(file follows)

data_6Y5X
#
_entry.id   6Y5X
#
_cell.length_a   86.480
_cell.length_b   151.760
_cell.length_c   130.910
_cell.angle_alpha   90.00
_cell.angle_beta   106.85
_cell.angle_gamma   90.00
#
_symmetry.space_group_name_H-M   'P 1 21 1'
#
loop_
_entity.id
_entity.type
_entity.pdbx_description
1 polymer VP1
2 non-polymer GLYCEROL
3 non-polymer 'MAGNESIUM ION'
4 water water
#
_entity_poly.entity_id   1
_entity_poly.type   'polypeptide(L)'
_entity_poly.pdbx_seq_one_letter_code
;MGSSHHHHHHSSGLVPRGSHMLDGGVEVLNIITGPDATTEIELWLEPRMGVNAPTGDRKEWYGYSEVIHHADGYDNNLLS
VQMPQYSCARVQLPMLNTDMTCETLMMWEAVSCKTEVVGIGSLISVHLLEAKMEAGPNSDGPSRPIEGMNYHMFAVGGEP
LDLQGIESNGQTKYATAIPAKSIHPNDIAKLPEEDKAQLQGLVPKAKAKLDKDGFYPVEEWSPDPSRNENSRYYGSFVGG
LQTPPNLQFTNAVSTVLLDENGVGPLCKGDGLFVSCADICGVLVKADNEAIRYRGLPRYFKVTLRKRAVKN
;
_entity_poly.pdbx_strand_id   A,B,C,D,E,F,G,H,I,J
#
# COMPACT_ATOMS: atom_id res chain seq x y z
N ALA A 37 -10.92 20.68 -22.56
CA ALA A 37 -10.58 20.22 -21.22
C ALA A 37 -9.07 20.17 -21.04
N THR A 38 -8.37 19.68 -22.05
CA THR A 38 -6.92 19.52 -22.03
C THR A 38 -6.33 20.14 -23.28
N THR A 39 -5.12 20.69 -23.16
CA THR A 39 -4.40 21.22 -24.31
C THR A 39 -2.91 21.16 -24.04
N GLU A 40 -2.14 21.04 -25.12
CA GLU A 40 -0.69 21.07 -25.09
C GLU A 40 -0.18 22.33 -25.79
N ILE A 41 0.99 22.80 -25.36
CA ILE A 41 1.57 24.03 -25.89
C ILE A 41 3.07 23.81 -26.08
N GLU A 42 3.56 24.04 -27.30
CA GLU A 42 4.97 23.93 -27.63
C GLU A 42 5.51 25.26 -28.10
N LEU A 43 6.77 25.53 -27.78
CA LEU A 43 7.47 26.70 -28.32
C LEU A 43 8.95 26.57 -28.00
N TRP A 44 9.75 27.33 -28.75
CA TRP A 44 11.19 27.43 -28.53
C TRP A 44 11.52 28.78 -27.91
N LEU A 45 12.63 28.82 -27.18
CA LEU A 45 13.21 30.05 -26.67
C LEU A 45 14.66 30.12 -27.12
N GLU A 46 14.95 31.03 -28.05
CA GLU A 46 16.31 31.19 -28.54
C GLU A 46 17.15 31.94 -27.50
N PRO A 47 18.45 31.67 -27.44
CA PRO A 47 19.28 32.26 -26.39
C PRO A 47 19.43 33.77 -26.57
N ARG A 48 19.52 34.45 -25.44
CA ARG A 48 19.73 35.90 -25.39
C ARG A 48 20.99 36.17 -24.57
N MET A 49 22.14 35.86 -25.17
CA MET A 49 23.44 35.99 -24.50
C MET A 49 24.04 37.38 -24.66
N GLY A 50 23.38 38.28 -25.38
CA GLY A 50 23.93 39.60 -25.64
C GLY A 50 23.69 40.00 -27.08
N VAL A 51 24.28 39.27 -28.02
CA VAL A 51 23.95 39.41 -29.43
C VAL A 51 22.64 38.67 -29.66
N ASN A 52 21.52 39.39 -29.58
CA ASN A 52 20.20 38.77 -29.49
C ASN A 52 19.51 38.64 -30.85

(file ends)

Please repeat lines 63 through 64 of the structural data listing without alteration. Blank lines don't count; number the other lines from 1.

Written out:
C GLU A 46 17.15 31.94 -27.50
N PRO A 47 18.45 31.67 -27.44